By Irvin Himmel
“As a bird that wandereth from her nest, so is a man that wandereth from his place” (Prov. 27:8).
A bird may have a valid reason for leaving her nest. If a cat climbs up to the nest and threatens to catch the mother bird, or if the nest is destroyed, she is forced to leave. In prophesying the downfall of Moab, Isaiah compared the daughters of Moab to “a wandering bird cast out of the nest” (Isa. 16:2).
A bird may leave the nest after the young are able to fly and it is time to migrate. When I lived in Florida, purple martins arrived in mid-February every year to nest in houses in the back yard; in July they would depart. While raising her young, a mother bird frequently leaves the nest to bring food to her little ones.
The proverb refers to the mother bird which wanders from her nest, deserting her eggs or nestlings. When she strays from her accustomed feeding area and familiar surroundings, she exposes herself to great danger.
Like the bird which wanders from her nest, some people wander from their place.
How One May Wander From His Place
1. By leaving home. Some young people run away from home when they are too immature to make their way in life. They are like a young bird that jumps from the nest before having the strength to fly. It is not uncommon for a husband to abandon his family, or for a wife to desert her husband.
2. By leaving the work for which one is suited. It is not wrong to change jobs, but many times people leave the work for which they are best equipped and get into something for which they are ill-prepared.
3. By forsaking duty. Every person has his place to fill in the church, in the home, in the community, and in his line of employment. A lot of problems arise because people wander from their place of duty.
4. By departing from God. Every Christian’s place is a position of fidelity to God. Some stray from that place. “Take heed, brethren, lest there be in any of you an evil heart of unbelief, in departing from the living God” (Heb. 3:12).
Why Some Become Wanderers
1. A spirit of unrest. “There are many that do not know when they are well off, but are uneasy with their present condition, and given to change. God, in his providence, has appointed them a place fit for them and has made it comfortable to them; but they affect unsettledness; they love to wander. . .” (M. Henry).
2. Greener pastures elsewhere. Cows sometimes tear down a fence to get to the grass on the other side because it looks greener. Many people suppose that they can find a better job, improved economic conditions, or a more desirable neighborhood just by moving to another location. They rove around constantly in search of those greener pastures.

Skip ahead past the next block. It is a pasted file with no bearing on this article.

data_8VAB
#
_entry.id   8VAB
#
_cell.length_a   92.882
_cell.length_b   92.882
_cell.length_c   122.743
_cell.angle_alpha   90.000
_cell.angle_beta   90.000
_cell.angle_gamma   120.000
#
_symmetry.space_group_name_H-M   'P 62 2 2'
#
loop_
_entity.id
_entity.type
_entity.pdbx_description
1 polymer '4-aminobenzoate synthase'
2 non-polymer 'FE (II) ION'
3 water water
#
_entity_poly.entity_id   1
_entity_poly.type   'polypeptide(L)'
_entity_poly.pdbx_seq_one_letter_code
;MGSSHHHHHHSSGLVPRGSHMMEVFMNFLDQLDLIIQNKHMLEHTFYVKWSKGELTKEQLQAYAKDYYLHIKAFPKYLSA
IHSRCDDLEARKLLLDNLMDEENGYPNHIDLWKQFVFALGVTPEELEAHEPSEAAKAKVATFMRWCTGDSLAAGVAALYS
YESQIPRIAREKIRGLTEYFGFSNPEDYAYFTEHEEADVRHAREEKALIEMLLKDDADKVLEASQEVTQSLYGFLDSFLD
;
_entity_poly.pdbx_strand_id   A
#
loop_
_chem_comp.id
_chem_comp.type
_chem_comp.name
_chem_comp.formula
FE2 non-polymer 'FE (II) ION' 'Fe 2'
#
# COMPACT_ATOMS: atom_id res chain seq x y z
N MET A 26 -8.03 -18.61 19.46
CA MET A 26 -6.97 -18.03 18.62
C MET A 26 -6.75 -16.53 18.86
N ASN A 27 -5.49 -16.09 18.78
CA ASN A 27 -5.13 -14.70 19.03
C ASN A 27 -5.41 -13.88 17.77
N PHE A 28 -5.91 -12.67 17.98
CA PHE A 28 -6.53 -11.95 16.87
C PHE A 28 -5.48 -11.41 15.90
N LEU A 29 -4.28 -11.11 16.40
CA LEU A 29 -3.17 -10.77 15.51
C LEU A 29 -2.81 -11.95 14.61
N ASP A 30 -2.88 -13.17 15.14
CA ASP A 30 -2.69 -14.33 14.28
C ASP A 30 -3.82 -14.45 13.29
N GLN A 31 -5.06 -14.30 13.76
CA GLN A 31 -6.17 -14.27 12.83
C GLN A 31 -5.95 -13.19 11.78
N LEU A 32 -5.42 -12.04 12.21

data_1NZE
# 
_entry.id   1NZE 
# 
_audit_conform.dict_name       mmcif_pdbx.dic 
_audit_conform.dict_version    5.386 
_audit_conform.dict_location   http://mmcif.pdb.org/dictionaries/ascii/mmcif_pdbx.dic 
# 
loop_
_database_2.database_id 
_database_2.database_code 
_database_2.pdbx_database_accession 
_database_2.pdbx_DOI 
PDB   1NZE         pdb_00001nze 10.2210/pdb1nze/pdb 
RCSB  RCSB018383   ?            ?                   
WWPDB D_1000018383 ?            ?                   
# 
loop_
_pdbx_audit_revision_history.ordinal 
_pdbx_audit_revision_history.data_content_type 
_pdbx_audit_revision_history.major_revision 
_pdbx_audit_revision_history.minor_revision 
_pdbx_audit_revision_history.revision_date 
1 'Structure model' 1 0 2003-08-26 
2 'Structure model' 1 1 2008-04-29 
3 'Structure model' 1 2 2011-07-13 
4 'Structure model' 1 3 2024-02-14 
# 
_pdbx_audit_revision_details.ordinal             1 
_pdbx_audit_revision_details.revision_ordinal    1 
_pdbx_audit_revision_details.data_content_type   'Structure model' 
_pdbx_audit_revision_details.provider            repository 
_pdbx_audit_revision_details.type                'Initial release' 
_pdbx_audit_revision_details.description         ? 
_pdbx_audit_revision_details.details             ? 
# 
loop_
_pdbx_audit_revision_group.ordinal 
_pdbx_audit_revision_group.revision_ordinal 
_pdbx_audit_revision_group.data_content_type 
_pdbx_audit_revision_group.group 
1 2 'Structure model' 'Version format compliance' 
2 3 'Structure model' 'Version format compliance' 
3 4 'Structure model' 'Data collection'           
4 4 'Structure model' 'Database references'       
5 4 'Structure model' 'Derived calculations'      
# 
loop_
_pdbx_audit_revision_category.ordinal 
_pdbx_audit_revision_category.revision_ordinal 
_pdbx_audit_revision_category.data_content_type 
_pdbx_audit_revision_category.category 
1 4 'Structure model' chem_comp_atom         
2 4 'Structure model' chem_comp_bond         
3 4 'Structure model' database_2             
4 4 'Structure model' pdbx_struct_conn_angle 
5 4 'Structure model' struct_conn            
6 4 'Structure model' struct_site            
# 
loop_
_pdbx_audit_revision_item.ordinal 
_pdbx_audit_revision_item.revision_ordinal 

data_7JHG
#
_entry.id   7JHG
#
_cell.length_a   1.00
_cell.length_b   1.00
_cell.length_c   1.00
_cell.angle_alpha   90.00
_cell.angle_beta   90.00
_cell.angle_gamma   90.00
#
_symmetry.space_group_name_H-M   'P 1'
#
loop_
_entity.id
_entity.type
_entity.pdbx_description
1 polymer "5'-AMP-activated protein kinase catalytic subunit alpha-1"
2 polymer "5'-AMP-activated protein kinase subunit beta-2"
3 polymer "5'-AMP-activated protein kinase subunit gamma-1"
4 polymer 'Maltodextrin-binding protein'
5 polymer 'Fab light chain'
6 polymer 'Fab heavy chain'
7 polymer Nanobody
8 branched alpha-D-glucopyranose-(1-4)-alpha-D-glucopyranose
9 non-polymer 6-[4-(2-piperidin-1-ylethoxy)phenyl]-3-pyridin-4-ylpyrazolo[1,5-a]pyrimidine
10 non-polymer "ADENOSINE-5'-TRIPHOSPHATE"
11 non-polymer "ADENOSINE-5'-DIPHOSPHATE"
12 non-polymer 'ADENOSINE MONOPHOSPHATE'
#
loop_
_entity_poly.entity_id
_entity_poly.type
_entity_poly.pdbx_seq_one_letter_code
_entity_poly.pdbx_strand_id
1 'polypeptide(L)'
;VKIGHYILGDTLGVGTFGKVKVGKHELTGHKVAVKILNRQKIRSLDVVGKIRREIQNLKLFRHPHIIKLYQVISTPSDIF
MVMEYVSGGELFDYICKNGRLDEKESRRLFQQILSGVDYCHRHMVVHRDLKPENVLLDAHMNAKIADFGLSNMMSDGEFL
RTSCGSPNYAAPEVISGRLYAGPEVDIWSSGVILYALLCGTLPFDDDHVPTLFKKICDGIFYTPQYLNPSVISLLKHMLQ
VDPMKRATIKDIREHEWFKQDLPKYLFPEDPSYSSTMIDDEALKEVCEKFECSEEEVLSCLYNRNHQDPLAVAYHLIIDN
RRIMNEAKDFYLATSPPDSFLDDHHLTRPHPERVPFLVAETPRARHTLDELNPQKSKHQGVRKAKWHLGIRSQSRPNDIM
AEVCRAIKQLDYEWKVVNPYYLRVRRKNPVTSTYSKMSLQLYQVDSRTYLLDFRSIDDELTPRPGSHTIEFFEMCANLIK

3. Instability. Much wandering about is caused by unwillingness to stay on a fixed course. In some instances, a person goes from job to job because he really does not want to work. The problem may be that one cannot make up his mind and stick with a decision. Many people are fickle, vacillating, given to change more than to steady application of themselves.
Consequences of Wandering 1. Poverty. Every now and then someone calls up wanting financial assistance from the church. Usually, he is from some place hundreds of miles distant. He is roving about and has come to poverty. If he had a job back home, he left it before he had something else lined up. Now he is stranded.
4. Misery. Young people often leave home in quest of “freedom.” They land in some big city like New York or Chicago or Los Angeles. Soon they are broke and in a wretched state. Drugs, prostitution, and crime offer what seems to be a way of survival in the city jungle. Oh, that they had not wandered from their place!
5. Loss of congenial companionship. People who wander away into strange places usually find themselves surrounded by others who have no pity on them. Remember the prodigal son in the far country? Like that young man, they are strangers among strangers.
6. Idleness. Wanderers frequently idle their time away roaming here and there. Many become vagrants and vagabonds.
.. They, who are never easy at home, in their own families, and employments, will never prosper, or be happy any where… There may be cases, in which it is a man’s duty, and prudence to change his situation, or employment; but then he will do it upon good grounds, and with deliberation. Every man hath calls from home; but a prudent man will be glad to return, when the end of his absence is affected” (T. Scott).
Guardian of Truth XXXVIII: 16, p. 1
August 18, 1994